December 12: Kindertransport

My parents, passengers on the Konigstein, were saved in March 1939 by Venezuelan president Eleazar Lopez Contreras.

letters 88 (photo credit: Courtesy)
letters 88
(photo credit: Courtesy)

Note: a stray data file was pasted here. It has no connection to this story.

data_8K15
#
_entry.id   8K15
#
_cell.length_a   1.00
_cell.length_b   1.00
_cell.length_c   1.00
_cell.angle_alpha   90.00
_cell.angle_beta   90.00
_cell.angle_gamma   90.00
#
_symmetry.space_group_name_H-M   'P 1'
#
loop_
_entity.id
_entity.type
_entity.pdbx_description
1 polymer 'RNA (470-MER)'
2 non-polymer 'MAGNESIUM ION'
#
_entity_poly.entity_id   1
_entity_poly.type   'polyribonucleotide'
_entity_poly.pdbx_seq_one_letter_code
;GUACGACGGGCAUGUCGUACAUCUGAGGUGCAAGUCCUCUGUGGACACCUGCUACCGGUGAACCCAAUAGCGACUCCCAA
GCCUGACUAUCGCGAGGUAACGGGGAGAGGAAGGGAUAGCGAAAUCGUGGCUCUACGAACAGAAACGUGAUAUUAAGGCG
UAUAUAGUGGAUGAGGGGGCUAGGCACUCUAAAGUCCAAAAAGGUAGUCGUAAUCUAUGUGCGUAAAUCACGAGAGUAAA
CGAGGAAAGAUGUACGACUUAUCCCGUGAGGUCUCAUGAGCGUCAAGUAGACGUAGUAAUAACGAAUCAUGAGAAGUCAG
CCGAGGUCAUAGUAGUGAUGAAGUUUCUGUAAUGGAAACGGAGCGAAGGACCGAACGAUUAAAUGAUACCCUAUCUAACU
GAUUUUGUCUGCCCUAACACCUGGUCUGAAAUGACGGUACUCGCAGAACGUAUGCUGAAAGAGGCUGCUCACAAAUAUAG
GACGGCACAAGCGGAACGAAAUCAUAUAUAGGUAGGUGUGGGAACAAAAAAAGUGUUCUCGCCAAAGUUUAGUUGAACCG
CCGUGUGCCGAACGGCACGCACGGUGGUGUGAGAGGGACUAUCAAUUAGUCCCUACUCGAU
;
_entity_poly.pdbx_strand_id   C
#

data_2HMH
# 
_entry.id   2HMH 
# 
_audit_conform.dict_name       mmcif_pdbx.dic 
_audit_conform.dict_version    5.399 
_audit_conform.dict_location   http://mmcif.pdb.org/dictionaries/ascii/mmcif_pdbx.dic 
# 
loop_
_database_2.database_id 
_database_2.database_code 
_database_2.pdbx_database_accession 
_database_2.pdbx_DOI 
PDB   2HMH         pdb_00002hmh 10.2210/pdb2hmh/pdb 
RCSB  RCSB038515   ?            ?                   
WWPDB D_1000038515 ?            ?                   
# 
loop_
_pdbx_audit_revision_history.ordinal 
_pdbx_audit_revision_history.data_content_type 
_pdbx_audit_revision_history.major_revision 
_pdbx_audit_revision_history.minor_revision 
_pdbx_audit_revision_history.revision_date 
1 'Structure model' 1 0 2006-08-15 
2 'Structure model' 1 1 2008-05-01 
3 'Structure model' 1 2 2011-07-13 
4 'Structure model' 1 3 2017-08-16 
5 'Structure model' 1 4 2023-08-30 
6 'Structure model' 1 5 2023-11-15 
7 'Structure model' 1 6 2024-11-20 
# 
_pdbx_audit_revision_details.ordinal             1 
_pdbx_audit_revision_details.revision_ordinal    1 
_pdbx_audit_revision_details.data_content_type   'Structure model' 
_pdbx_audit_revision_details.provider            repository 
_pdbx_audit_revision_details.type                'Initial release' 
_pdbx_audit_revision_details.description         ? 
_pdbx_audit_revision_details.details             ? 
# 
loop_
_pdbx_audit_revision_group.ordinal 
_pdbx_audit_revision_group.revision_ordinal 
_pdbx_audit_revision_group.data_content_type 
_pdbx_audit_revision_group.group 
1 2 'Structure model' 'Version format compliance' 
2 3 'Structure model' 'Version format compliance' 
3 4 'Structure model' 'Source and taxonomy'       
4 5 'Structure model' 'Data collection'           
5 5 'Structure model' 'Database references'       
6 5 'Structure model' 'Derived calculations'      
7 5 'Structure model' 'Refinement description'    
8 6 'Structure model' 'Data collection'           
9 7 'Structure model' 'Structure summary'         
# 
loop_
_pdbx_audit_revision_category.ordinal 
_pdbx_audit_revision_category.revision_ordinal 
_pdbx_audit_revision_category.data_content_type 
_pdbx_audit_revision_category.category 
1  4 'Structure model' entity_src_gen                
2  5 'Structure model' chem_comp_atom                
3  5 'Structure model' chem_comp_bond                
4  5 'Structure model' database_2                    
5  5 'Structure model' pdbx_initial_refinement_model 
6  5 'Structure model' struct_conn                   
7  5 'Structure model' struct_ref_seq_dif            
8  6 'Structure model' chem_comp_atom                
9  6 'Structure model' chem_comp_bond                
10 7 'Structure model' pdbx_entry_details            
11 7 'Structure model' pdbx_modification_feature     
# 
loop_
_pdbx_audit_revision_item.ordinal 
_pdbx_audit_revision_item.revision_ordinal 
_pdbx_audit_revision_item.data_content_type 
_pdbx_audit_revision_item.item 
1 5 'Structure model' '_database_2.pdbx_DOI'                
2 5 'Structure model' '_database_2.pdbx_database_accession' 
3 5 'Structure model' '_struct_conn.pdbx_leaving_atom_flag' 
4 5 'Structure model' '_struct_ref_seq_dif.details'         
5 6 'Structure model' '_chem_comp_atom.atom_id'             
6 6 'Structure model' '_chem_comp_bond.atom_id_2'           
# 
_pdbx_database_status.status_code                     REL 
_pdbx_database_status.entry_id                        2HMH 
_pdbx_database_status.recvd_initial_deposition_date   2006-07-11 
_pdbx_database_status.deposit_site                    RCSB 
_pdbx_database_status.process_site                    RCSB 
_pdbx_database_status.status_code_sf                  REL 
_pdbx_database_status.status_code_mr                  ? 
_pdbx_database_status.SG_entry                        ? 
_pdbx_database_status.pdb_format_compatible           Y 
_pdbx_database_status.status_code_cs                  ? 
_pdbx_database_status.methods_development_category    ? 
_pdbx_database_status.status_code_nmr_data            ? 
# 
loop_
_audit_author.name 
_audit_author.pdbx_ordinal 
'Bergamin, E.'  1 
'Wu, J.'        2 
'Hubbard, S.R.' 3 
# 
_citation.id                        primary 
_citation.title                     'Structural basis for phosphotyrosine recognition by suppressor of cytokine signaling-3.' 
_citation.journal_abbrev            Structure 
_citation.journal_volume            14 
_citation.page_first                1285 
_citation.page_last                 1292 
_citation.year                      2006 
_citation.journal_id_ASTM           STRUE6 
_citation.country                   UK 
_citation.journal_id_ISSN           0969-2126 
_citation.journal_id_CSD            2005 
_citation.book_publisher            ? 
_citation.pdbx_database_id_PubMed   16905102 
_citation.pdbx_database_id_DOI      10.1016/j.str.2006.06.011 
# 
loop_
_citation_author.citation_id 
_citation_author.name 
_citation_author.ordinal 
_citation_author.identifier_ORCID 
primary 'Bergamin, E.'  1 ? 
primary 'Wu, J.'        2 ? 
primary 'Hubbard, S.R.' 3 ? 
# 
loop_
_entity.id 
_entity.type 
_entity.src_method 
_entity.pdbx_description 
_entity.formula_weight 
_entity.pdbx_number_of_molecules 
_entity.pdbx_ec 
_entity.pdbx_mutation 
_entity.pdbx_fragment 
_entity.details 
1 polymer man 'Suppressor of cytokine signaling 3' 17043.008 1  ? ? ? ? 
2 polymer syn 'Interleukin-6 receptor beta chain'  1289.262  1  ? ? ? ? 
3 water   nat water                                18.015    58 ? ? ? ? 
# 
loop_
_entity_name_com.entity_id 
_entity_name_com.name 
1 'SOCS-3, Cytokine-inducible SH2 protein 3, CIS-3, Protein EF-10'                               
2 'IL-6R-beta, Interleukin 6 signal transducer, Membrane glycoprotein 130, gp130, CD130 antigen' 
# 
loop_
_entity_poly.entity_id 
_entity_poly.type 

Kindertransport Sir, - My parents, passengers on the Konigstein, were saved in March 1939 by Venezuelan president Eleazar Lopez Contreras. The alternative was certain death. With my consent, they had decided to leave me behind in Vienna, hopefully waiting for my place on a Kindertransport. I arrived in Harwich in May 1939, sponsored by Canford School in Wimborne, which had awarded me a "scholarship" - my only qualification being a Jewish refugee of school age. The headmaster acted in loco parentis. I finally left Venezuela four years ago, having been declared an enemy of the regime, and am today a proud citizen of Israel, without trauma; thank God ("The no-parent kindertransport," December 4). HANS ANTON BROD Ashdod Sir, - It's always a treat to read Amnon Rubinstein. Although, politically, I often don't agree with him, his articles are always intelligent and articulate. This time he came close to dealing with the problem that's been bothering me for years. Rubinstein pointed out that Britain's "act of humanity" was sullied by the condition that the children had to arrive without their parents. But the other thing everyone tends to forget is that this same "humane" British government, during those fateful years, also controlled the gate to the land of Israel. In keeping that gate locked, they doomed millions of desperate Jews. THELMA JACOBSON Petah Tikva Sir, - Amnon Rubinstein noted that the children arrived ohne Eltern, without parents. I believe we were the only complete family (four children, plus parents) who came to England via the Kindertransport. We spent four months, from October 1938, in a refugee camp in Zboncyn on the Polish-German border. Then in February 1939, my three older siblings were given places on a Kindertransport boat, and a few days later my parents and I (20 months old) got permission to join them. A photo of us appeared in the British newspaper The Star on February 15, 1939, captioned: "Fifty-six Jewish refugees arrived in London today. Only two of them were grown-ups. Here they are with their family of four." RENEE MOSS (NEE IRENA ALPERN) Netanya (Freiburg) Sir, - Amnon Rubinstein's op-ed reminded me of how these Kinder, 60 or more years on, still have a relationship. Every year they come to Israel from Britain, the US and elsewhere to meet with those now living in Israel. Their get-togethers take place at Nofei Hasharon, a retirement home in Netanya where some prominent Kinder used to live, and some still do. When they get together they have a lot to talk about, and it's not all about the "old days." Time is passing, and many of these people will not be with us much longer. So let's give them credit while they're still here. LEONARD ZURAKOV Netanya Sir, - The parents who bravely sent their children away, undoubtedly the unsung heroes of our history, saw it as their only hope of survival. Fifty years after these children arrived in England, the only safe haven that opened its doors before World War II, two of these Kinder organized a reunion in London, to which about 1,000 of them turned up. Bertha Leverton and Shmuel Lowensohn subsequently edited a collection of their stories called I Came Alone describing this "no-parent" journey. I too, having made several documentary films, decided to research the subject of the Kindertransport. Encouraged by TV's documentary Channel 8, I made a film called Kinder Exodus, 1939. Broadcast in 1999, it is now in 10 museums worldwide. The first train left Berlin on December 1, 1938, arriving in Harwich, England, on December 2. They continued to arrive until September 1, 1939 when war broke out. Out of the 10,000 Jewish children who arrived in England during that time, about 1,000 came to Israel after the war. I chose 10 of the many I interviewed for my half-hour film recalling their traumatized childhood, up to their successful adulthood. Had it not been for the fact that my grandparents immigrated to England in the early part of the 20th century, I might have been in the same situation myself, or even among the one and a half million children lost in the Holocaust. HILARY GATOFF Herzliya Pituah Shocking bias Sir, - Sarah Kreimer's "Olive harvest 5769" (Up Front, November 28) provided a personal perspective on an important but intricate topic. The complex issues involved such as law, land, history and national narrative require fuller attention - certainly more than Kreimer's simplistic account. However, as a board member of the Association of Civil Rights in Israel (ACRI), Kreimer's participation in the recent International Sabeel Conference is more worrying. Sabeel is a radical NGO which virulently demonizes the State of Israel. Its director, Naim Ateek, employs anti-Semitic theological themes and imagery, as reflected in his 2001 Sabeel "Easter message," in which he said, "It seems to many of us that Jesus is on the cross again with thousands of crucified Palestinians around him... The Israeli government crucifixion system is operating daily." Sabeel representatives have also met with Iranian President Ahmadinejad, which clearly demonstrates their priorities when it comes to human rights. That Kreimer and ACRI see fit to partner or even associate with Sabeel is nothing short of shocking and casts serious doubt over their ability to judge not only the issue of the olive harvest, but human rights as a whole. The protection of human rights, Arab and Jewish, requires objectivity and nuance, not partisan bias. DAN KOSKY NGO Monitor Jerusalem